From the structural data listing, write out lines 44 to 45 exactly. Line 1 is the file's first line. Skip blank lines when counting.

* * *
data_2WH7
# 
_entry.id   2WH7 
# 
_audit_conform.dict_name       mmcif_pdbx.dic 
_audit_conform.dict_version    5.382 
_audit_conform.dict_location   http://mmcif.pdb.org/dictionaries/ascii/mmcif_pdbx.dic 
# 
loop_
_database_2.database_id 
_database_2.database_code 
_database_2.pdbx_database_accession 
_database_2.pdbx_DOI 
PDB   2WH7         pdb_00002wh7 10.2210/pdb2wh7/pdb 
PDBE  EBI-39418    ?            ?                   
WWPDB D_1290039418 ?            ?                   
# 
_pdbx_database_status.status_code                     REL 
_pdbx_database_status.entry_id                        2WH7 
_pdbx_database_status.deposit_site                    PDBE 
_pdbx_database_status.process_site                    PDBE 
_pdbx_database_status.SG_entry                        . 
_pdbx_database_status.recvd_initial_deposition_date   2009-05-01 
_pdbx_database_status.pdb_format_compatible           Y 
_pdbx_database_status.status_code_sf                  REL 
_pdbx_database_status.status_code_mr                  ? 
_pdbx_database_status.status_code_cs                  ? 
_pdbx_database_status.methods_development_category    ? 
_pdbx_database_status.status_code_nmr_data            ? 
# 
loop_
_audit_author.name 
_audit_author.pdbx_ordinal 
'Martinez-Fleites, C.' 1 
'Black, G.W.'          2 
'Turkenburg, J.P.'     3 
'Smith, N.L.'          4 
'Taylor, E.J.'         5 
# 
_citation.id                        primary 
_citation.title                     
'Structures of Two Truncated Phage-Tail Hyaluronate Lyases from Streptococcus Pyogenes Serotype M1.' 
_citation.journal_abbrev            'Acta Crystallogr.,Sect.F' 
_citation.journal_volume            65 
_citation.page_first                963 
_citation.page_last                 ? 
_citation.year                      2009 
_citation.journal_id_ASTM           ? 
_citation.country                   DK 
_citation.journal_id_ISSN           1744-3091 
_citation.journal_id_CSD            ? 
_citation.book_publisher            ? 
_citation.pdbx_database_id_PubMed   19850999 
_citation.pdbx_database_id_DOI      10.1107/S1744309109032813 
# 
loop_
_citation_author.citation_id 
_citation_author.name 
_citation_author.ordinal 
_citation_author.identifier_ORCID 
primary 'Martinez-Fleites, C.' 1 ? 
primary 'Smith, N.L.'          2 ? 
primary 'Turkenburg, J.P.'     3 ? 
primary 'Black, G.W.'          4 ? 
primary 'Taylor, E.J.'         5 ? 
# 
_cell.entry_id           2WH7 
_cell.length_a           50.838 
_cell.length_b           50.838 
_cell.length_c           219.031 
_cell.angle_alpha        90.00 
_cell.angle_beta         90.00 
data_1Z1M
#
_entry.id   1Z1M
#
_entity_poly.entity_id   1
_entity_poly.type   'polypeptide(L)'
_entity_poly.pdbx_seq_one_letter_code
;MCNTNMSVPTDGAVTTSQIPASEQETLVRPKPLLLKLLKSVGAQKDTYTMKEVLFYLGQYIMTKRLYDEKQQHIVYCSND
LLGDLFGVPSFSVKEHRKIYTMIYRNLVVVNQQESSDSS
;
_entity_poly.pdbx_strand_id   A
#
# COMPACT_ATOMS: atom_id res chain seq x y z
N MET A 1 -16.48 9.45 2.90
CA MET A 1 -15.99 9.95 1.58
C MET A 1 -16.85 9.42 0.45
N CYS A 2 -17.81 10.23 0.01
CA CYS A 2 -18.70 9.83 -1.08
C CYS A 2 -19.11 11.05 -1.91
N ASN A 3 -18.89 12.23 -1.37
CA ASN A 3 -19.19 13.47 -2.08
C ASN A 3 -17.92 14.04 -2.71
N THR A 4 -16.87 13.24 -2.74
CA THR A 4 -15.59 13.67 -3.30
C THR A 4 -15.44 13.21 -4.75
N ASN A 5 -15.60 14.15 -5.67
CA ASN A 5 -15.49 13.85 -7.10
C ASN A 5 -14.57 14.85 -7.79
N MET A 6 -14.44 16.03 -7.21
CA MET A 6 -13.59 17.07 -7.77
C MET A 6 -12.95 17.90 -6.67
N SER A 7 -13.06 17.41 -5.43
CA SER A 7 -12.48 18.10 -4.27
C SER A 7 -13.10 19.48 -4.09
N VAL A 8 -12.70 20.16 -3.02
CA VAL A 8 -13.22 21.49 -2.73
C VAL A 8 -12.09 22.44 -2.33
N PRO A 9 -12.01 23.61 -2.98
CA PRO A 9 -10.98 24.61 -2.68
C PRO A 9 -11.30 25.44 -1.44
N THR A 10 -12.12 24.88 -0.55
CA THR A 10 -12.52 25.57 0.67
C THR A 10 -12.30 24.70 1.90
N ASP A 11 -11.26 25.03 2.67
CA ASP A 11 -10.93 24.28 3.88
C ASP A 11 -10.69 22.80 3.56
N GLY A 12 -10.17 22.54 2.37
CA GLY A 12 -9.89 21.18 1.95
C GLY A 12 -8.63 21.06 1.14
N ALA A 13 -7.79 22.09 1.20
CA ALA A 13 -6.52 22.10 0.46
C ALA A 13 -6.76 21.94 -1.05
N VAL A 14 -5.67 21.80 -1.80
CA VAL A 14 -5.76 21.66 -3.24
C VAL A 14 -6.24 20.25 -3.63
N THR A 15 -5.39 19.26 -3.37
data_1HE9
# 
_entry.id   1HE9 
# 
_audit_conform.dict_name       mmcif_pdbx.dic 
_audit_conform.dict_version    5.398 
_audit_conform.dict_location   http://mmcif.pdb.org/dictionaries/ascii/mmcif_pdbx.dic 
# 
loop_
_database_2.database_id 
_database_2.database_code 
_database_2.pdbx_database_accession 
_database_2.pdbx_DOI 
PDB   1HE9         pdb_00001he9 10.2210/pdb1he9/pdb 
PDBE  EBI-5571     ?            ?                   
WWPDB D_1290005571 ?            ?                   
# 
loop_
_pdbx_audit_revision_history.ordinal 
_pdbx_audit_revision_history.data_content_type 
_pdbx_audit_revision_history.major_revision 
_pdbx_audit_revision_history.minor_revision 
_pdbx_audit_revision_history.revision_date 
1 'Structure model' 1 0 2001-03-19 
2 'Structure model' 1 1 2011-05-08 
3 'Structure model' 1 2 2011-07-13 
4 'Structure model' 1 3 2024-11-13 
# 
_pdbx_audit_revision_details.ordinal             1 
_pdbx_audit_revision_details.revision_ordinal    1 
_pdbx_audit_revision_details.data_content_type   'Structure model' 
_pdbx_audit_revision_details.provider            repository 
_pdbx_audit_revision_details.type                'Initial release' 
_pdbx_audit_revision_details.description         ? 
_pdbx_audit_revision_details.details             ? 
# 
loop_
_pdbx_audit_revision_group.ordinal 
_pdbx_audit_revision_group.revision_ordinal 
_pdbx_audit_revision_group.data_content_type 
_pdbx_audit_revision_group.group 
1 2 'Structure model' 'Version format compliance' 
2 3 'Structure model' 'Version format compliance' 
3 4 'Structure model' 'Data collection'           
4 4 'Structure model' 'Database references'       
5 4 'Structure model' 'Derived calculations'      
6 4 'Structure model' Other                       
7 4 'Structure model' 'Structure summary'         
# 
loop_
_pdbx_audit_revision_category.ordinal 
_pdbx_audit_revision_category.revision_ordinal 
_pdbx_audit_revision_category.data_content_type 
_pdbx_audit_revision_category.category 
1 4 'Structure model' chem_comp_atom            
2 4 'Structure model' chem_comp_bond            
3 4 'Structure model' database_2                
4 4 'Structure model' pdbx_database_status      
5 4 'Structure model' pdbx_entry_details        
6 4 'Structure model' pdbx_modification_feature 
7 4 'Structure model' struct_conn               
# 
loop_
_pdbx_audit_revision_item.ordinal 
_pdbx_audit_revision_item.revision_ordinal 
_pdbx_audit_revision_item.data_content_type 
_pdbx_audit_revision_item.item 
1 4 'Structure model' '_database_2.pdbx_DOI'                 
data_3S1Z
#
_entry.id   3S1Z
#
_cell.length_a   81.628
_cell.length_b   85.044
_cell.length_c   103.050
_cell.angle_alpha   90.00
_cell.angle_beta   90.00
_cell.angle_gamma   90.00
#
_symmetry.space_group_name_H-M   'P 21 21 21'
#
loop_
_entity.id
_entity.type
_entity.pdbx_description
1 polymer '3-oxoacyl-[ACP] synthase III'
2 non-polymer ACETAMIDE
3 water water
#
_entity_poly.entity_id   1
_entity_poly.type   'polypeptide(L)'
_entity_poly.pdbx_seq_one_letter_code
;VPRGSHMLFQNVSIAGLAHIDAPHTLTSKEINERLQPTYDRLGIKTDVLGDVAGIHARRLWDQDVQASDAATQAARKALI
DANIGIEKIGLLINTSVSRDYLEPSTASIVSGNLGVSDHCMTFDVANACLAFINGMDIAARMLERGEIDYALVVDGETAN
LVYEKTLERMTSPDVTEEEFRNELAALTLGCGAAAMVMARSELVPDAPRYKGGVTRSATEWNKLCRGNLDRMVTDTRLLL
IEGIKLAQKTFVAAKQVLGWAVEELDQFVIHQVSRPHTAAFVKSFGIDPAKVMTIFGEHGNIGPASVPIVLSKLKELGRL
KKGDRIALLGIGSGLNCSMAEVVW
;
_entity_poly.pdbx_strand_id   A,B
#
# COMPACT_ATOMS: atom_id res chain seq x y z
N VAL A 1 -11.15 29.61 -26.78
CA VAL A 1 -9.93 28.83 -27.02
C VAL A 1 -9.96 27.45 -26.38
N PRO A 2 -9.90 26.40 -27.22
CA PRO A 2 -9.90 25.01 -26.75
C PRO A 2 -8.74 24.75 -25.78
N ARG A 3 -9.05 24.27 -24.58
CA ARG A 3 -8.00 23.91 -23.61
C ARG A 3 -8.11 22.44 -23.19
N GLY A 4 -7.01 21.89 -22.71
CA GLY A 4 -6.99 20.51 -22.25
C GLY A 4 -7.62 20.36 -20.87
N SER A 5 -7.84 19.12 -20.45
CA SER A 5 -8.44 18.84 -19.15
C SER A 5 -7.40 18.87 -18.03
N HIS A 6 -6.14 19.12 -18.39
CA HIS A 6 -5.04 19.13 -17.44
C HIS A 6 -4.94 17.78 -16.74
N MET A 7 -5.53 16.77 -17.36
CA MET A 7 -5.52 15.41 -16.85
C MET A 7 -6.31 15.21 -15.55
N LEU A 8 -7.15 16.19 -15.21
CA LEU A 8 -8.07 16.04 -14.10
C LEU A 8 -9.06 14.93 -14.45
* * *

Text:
_citation.journal_volume            65 
_citation.page_first                963 